8 mins

If you’re a new manager who has discovered your group will soon go through a reorg, here are some ways to make sure things go as smoothly as possible for you and your team.

We’ve all been through reorgs before. When you’re an individual contributor, they tend to be mysterious, often frustrating management exercises. Your boss changes suddenly, or your team is dissolved into other teams, or you’re moved into an entirely new organization and even though your job is the same, everything feels different.

Many of us go into management having had negative reorg experiences, and the first time we find ourselves on the other side of the process, it can be jarring. When you find yourself part of the group that’s in the know about a pending reorg, what should you do?

1. Don’t tell your team about the reorg too early

Let’s start with what not to do. You should not tell your team about the upcoming reorg. This might feel bad! But it’s important to remember that as a manager, you cannot have full transparency at all times with your team.

This is not dishonest behavior; it’s one of the expectations of your job. It’s also just a bad idea. If you tell people about a reorg before things are settled, you’re leaving them to deal with the uncertainty of knowing that something is definitely coming, but not knowing what that is. Many people will imagine the worst possible outcomes, winding themselves up and experiencing a lot of undue emotional angst for what may turn out to be a minor event for them.

Telling your team about a reorg before the decisions are made and it is time to communicate to them is unprofessional and disruptive, so resist the urge to do it.

2. Learn the company’s goals for the reorg

So, what should you do? Use the time you have to, first, learn about the goals of the reorg, and second, try to make it as productive and beneficial as possible. In learning about the goals, you are trying to make it easy to sell this reorg to your team when the time comes. They will feel so much better if you can show enthusiasm and explain the drivers of the change.

Dig into your curious self and really listen to the reasoning even if you are skeptical about the reasons you are given. Try not to get dragged into speculation about the internal politics driving things; as a new manager, there is not much value in guessing about power plays happening above you (particularly in a big organization). You want the facts and the talking points: what are we hoping to accomplish? How will the new organization be better suited to success?

Sometimes the truth of a reorg is that it is driven by necessity. Someone is leaving, and things need to shuffle because there isn’t bandwidth to sustain the current structure. If this is the case, it’s okay to own up to that, and hopefully your management chain is mature enough to admit that to you.

3. Share ideas and advocate for yourself and others

Even if the reorg is driven by necessity, it doesn’t mean you can’t try to find some good in the forced exercise. For example: are there teams which have been separated for historic reasons and would benefit from working closer together? Can the reorg support that?

If you have ideas and know that things aren’t settled yet, suggest them to the group, or to your manager if you aren’t part of the working group. Try not to just share ideas that benefit you personally; maybe there is a manager that you admire and think should have a bigger remit, or someone you want to sponsor for leadership because you believe in their potential. The goal is to get the best outcome, whatever happens.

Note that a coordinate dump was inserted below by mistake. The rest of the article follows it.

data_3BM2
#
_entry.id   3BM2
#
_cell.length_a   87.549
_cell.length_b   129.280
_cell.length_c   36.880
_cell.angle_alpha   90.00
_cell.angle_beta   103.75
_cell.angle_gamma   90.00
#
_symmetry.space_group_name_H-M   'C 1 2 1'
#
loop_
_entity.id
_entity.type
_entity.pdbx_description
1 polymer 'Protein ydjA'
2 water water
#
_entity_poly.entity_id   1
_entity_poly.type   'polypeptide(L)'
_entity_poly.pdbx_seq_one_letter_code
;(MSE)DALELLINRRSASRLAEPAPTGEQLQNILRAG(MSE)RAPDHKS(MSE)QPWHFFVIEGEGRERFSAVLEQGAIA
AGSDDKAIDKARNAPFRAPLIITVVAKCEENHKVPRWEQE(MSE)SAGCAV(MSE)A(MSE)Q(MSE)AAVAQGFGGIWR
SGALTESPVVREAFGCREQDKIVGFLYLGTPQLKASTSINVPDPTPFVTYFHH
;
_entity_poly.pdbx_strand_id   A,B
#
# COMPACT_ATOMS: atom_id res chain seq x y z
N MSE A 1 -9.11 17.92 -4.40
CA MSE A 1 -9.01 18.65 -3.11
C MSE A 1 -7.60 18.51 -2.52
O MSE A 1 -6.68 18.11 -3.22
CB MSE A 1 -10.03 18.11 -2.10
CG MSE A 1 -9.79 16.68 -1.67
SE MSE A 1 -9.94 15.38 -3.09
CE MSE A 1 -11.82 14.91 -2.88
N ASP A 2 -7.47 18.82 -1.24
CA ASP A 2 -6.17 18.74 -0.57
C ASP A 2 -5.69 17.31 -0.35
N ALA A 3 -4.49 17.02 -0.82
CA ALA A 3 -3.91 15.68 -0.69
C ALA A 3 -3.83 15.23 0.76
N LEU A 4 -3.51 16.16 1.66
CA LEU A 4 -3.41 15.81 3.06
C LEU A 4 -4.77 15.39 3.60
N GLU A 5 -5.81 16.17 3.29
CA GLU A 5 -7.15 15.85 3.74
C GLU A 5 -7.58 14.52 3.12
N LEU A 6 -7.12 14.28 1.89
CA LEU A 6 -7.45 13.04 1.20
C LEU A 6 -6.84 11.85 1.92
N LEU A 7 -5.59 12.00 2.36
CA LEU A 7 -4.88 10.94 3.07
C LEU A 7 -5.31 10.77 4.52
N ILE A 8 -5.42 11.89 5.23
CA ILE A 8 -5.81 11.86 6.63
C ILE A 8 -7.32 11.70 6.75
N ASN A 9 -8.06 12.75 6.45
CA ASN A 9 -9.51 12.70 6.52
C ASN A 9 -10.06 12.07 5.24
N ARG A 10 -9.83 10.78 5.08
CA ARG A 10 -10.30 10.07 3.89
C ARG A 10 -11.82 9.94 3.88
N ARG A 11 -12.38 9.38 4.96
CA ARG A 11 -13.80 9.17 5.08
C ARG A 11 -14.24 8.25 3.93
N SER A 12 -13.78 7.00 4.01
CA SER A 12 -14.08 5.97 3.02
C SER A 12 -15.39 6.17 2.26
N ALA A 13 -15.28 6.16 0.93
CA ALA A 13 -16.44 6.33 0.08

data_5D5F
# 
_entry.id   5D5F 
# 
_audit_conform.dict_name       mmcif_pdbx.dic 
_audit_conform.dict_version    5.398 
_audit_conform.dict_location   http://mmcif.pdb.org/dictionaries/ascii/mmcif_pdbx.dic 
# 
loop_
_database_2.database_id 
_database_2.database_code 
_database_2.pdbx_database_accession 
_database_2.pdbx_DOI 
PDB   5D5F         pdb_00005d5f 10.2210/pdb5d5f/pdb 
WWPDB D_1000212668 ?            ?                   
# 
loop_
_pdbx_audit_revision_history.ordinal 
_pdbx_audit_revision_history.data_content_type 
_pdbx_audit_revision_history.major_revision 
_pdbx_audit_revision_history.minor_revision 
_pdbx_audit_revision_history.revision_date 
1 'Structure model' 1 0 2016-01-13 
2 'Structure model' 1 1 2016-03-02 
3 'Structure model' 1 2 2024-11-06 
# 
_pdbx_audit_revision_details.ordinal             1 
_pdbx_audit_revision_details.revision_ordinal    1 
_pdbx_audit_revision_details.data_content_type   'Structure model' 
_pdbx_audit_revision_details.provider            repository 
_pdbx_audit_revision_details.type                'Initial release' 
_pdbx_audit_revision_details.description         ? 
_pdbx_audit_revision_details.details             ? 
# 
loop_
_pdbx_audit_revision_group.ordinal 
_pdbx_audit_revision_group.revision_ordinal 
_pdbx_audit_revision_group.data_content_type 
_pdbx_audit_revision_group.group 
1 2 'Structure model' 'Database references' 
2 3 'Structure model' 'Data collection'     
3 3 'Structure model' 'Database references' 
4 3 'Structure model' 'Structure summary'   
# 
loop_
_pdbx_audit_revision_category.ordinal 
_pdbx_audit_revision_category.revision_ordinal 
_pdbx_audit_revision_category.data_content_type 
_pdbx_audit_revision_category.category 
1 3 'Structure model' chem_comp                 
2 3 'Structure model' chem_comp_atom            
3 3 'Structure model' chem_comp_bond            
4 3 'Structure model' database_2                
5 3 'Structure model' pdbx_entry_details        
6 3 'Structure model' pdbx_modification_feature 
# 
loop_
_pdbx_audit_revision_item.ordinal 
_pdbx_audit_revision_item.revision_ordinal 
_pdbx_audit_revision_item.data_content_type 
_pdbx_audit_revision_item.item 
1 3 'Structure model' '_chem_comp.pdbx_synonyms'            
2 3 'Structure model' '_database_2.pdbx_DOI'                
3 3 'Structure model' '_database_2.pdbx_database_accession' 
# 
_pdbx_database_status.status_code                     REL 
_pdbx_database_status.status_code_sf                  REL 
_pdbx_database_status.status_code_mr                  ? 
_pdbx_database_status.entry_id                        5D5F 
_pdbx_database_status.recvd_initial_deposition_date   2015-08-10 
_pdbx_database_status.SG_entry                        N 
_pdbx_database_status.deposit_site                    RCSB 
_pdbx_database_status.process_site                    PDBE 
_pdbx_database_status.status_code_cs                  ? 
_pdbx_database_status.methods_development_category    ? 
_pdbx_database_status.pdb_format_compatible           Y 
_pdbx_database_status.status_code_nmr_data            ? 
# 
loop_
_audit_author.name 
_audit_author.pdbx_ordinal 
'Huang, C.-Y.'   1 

Speaking of personal benefit, if you want more scope, make sure that is clear. That goes double if you don’t think you can handle more scope, or want to reduce your scope. If you know people on your team would want to be considered for roles in a new team, advocate for them to be considered. Yes, it might be painful to lose them, but showing them that you care about their career opportunities can earn you long-term loyalty, and an ally in the new team to keep you informed of what’s going on.

4. Think about how your team is likely to react, and tailor your communication to account for that

As things start to settle out, think about how you are going to communicate this to your team. Who is going to be unhappy? What is the message that you could give to highlight the upside of the changes? Spending some time to plan a personalized message is worth it when your team is directly impacted. Sometimes reorgs happen around you but the impact to your team is limited; in these cases, you want to reassure them their work is continuing to move forward and reiterate focus on the current projects and goals. Acknowledge the change and answer questions, but try not to let it become a source of drama and disruption when it hasn’t changed much for them.

Most importantly, if you don’t get whatever it is you wanted in the reorg, be very careful of letting that through to your team. You may decide that this is your last straw with the company, but as a professional, you owe it to the team to communicate the situation with minimal negativity. Negativity from above is a stress that your team just doesn’t deserve; they are adults, and they may well agree that the whole situation is BS, but if they are blissfully unperturbed by the changes you shouldn’t be the one to perturb them.

To recap, as a new manager, your reorg rules are:

  1. Communicate when the time is right, and not before.
  2. Learn the company’s goals for the reorg and ask questions.
  3. Share ideas, and advocate for yourself and others.
  4. Think about how your team is likely to react, and tailor your communication to account for that.
  5. And whatever you do, don’t add to the drama.

Following these rules won’t make the process easy, but it will minimize the stress on your team and show that you are a leader who can be trusted to navigate organizational uncertainty and change.